Nesting beaches in South Kyparissia Bay host the second largest number of nests of loggerhead turtles in the Mediterranean after Zakynthos. In summer 2013 nests were more than 1.300 in 3.5 km (ARCHELON 2013). Although the area belongs to the EU Natura 2000 network of protected sites since 2002, the Greek government failed to introduce and enforce the necessary conservation and management measures. In 2012 the European Commission sent a Reasoned Opinion to Greece for its failure fully to protect this very important Mediterranean nesting site.
In 2013 the Ministry set up a Special Committee to coordinate all efforts to effectively protect Kyparissia Bay. MEDASSET and ARCHELON are jointly represented in the Committee to ensure that the government fulfills its promises. However, a Special Environmental Study of the area is still pending. Illegal roads (constructed in 2011) were paved, vehicles and tractors were cruising on the nesting beach, sunbeds and umbrellas were not removed at night, lights disoriented hatchlings, nests were vandalized and ARCHELON volunteers were harassed by people working for the construction company that plans to build 50 luxury villas in the area.
BERN CONVENTION: New cases opened to monitor conservation of nesting beaches
For the 25th year in succession, MEDASSET participated in the Standing Committee Meeting of the Contracting Parties to the Bern Convention in Strasbourg, France, 3-6 December 2013. We presented the findings of our 2013 sea turtle nesting beach assessments, raised our concerns and submitted recommendations. As a result, the Convention decided to monitor the conservation status of the following sea turtle habitats and work with the responsible national authorities to step up their protection:
• Kyparissia – Greece: A Case File* is now open and, describing the situation as “a matter of urgency”, the Convention decided to carry out an immediate “on-the-spot appraisal” of the site in collaboration with the EU.
• Fethiye – Turkey: Case File opened. The Turkish Authorities have been requested to report on the situation and react to the Convention’s proposals of assistance.
• Patara – Turkey: Case File opened, to be monitored together with the Fethiye case.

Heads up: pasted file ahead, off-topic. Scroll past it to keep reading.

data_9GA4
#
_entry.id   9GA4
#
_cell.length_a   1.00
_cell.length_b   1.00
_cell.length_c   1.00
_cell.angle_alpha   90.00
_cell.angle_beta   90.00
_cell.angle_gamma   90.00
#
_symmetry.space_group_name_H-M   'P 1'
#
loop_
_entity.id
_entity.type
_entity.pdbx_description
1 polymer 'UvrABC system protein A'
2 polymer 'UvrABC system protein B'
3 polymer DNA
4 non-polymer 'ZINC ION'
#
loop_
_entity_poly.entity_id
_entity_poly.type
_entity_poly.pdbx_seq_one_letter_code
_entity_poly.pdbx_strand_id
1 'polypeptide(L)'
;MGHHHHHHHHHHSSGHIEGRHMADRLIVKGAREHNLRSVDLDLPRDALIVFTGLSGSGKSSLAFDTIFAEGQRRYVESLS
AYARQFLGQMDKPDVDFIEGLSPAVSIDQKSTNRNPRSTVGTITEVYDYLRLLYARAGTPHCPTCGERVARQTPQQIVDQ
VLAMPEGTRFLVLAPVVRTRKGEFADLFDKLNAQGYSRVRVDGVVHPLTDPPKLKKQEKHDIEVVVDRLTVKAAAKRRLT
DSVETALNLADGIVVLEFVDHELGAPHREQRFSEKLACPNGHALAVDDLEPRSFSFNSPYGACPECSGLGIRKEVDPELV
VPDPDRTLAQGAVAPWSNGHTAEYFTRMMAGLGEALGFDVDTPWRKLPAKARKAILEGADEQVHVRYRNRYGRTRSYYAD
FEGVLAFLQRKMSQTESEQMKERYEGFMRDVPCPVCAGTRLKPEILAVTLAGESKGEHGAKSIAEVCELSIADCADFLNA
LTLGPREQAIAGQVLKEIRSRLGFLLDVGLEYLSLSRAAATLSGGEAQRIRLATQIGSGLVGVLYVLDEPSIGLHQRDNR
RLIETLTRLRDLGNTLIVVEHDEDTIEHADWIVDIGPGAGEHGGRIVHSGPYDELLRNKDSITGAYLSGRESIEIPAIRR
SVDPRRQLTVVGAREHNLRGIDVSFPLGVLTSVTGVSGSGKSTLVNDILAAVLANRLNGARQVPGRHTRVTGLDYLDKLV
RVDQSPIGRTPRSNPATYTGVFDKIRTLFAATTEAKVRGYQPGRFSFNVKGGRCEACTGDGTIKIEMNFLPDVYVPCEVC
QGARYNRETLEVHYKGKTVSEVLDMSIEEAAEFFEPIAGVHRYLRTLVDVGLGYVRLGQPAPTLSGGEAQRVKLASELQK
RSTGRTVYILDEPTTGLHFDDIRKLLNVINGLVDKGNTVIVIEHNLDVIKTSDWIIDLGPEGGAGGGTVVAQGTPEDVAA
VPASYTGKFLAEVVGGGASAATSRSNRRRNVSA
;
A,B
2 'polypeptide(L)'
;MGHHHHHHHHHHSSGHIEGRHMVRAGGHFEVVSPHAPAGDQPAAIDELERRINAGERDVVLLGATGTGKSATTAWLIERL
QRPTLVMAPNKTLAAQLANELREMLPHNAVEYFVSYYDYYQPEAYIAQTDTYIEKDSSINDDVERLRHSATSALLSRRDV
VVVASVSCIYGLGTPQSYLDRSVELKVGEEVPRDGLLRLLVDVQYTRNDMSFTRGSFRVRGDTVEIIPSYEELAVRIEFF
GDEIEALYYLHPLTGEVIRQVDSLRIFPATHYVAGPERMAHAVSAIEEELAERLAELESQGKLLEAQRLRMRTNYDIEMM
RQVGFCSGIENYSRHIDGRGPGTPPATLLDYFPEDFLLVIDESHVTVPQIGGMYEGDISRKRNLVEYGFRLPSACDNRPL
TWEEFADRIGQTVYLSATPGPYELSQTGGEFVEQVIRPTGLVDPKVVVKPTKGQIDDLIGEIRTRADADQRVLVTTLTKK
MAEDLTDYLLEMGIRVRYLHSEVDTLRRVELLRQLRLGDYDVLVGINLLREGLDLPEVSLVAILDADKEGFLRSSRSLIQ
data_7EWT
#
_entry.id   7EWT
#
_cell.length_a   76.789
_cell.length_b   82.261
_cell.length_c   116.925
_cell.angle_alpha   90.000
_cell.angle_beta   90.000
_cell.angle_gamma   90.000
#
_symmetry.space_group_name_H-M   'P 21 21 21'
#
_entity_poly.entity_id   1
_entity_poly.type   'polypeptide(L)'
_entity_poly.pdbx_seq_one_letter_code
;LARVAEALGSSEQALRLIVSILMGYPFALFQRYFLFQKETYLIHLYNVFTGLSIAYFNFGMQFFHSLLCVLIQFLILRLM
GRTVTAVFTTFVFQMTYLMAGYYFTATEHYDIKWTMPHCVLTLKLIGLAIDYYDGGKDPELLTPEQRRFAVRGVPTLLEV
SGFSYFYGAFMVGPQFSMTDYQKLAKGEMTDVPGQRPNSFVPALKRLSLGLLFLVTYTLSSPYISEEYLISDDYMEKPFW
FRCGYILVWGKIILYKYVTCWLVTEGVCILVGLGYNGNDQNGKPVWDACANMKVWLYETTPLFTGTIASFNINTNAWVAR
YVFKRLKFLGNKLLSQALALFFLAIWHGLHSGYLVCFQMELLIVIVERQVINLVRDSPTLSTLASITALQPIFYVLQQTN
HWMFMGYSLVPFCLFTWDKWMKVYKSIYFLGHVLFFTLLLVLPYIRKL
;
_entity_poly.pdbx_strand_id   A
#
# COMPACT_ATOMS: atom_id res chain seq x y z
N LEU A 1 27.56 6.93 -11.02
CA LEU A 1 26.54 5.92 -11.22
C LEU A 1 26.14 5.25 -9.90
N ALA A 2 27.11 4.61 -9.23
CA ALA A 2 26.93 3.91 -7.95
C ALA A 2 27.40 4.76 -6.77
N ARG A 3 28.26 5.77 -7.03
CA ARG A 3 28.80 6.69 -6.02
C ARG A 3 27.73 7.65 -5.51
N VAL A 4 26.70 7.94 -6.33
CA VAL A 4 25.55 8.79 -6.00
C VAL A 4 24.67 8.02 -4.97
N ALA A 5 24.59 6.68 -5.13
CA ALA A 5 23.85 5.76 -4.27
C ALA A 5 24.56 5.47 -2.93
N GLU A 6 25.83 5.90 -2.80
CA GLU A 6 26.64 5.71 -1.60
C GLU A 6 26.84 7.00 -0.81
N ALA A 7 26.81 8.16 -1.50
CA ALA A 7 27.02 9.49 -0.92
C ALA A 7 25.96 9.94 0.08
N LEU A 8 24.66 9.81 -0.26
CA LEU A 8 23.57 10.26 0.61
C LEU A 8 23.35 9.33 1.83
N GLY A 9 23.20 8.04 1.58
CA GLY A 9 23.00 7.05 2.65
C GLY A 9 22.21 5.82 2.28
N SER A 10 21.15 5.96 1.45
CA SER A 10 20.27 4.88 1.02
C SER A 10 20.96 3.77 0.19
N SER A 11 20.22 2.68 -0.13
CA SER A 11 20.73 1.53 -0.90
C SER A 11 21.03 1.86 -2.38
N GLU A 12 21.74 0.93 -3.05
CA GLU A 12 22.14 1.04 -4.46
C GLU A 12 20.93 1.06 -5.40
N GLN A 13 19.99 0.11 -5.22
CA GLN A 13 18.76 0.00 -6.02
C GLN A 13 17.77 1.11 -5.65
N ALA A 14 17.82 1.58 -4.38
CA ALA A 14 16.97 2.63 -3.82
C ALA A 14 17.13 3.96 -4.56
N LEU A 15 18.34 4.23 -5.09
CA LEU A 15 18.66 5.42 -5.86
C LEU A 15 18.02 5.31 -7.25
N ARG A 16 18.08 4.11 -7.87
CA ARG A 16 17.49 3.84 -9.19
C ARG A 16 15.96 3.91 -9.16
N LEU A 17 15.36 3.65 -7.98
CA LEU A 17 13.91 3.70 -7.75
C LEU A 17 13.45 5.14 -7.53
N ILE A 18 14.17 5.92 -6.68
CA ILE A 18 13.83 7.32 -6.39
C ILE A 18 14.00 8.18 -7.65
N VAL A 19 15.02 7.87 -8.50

• Kazanli – Turkey: The conservation status of this green turtle nesting beach will be followed-up again at the 2014 Meeting. Following our complaints about lack of official updates on action taken to address unresolved conservation problems, a short progress report was presented by the Turkish Delegate. Several conservation measures were implemented in 2013, however, illegal beachside buildings and greenhouses remain. Most importantly, in relation to the 1.5 million tonnes of toxic waste deposited next to the nesting beach by a soda chrome factory, it seems there is very little progress since 2010. Only 200,000 tonnes of toxic waste have been treated and the final disposal site is still sought. Click on this link to find out more about the problems in Kazanli and MEDASSET’s advocacy action since 1999.
• Akamas & Limni – Cyprus: Case file remained open and the Convention will also liaise with the European Union on the issue.
• Episkopi Bay – Cyprus: In relation to our 2010 complaint on high levels of sea turtle mortality (read more here) which was dismissed in 2012, the Convention confirmed its intention to make this the first issue to be addressed through its newly instigated mediation process, but is still waiting for the UK authorities’ response, as the Bay is under the jurisdiction of the UK Sovereign Base Area Administration in Cyprus.
*What is the Bern Convention Case File system? Find out here.